• Thus: If you travel off-season, camp and get the dining and snacks under control you can live on more or less the same costs than at home, meaning that once you are there budget-wise it doesn’t matter anymore if you stay a week longer or not:
    Door is open for looong holidays.

4 A southern lesson in happiness

Travelling is not only about lying in the sun, it is about broadening your mind; see new things and take a step back from daily life to reflect.

Woodpecker’s takeaway from Southern Italy is the totally different attitude towards time, life and towards what we call “efficiency”.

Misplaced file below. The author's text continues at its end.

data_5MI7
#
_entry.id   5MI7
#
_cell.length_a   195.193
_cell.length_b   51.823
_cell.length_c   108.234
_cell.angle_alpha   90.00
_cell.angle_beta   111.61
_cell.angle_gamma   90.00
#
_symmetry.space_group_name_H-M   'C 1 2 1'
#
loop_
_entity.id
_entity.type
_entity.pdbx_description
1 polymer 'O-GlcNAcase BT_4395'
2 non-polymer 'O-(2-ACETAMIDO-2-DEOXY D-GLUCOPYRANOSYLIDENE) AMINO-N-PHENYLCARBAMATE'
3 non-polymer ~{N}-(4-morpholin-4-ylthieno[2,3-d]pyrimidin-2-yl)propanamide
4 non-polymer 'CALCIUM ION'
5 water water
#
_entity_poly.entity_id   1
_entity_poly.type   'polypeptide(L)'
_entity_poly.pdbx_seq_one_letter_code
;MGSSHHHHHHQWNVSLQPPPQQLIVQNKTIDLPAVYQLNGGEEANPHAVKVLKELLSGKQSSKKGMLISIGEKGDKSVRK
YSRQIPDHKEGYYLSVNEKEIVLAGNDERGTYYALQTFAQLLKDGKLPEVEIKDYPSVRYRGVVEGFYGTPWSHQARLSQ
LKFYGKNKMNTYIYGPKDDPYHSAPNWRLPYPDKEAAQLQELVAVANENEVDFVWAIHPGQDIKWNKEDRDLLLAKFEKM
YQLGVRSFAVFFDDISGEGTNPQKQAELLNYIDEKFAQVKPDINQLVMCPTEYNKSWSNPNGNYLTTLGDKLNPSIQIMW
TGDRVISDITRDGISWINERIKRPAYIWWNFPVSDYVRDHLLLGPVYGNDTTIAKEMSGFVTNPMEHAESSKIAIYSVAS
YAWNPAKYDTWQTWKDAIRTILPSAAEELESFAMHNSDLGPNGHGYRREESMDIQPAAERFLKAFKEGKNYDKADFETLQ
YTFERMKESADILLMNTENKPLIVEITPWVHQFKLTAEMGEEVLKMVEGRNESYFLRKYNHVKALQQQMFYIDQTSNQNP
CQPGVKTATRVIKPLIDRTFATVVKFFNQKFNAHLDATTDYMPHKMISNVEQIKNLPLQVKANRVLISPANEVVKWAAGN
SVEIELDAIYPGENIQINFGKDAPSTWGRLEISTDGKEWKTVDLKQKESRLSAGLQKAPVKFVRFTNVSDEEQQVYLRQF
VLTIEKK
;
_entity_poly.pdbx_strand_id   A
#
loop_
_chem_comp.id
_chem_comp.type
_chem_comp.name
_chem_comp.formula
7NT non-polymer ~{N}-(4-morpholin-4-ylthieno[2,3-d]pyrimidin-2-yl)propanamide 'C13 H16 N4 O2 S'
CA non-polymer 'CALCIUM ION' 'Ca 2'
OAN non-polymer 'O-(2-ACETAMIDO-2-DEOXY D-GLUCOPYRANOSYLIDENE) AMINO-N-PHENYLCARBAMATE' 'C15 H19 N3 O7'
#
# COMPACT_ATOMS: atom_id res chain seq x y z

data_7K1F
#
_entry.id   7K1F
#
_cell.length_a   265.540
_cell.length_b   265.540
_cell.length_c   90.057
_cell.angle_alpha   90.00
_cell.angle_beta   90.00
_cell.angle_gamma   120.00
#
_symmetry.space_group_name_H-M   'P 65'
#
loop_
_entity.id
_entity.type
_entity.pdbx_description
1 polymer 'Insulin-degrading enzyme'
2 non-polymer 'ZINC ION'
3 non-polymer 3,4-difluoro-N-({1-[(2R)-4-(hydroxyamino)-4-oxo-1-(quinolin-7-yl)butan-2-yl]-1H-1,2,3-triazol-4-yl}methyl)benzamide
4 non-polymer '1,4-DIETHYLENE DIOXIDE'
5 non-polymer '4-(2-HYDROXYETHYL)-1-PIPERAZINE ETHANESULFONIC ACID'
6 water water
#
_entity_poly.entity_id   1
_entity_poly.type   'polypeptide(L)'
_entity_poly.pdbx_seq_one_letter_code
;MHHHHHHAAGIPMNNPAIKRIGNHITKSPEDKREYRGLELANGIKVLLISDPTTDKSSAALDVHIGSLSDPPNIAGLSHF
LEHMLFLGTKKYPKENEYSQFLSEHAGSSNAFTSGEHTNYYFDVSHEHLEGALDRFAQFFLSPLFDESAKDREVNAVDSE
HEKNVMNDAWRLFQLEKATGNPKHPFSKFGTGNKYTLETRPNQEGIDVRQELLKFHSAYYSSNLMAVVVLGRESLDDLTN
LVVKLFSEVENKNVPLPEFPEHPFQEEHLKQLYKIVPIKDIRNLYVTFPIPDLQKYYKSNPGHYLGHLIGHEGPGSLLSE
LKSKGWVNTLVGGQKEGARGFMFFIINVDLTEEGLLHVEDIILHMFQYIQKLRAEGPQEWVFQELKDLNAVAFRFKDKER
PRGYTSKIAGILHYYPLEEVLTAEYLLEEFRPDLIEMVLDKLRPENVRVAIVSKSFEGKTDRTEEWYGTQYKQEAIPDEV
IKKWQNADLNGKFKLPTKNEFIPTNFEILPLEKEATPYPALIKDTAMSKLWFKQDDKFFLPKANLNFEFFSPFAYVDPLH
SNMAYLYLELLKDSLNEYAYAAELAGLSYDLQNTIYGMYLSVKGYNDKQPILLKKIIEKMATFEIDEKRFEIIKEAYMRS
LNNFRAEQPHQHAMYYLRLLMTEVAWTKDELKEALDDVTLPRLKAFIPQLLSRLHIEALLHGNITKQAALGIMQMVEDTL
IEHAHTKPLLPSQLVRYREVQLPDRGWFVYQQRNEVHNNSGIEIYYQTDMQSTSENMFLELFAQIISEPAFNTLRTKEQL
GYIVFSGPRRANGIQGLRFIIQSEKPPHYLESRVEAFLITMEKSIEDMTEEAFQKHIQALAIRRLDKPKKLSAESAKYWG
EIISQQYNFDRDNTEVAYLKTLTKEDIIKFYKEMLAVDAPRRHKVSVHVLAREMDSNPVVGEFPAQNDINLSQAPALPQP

Sure, many of these guys are way from efficiency, economy in southern Europe is far from healthy and the general level of wealth may be lower.

But then if you once had three days of hot and hammering desert winds blowing from the Sahara (see here), then you start to understand that you cannot expect this people to work as “efficient” as Germans do in their freezing country, where work might be the only possibility to keep you warm and distract you from the bad weather.

Clearly, southern folks could improve a bit in work ethics, but then there is the other side of the medal:
Maybe we “efficient” northern Europeans could improve a bit regarding relaxation, taking life easy and not fearing so much?

And maybe we should stop a moment in our ever-increasing efforts to be more efficient and more efficient and more efficient and more competitive and more competitive and more competitive.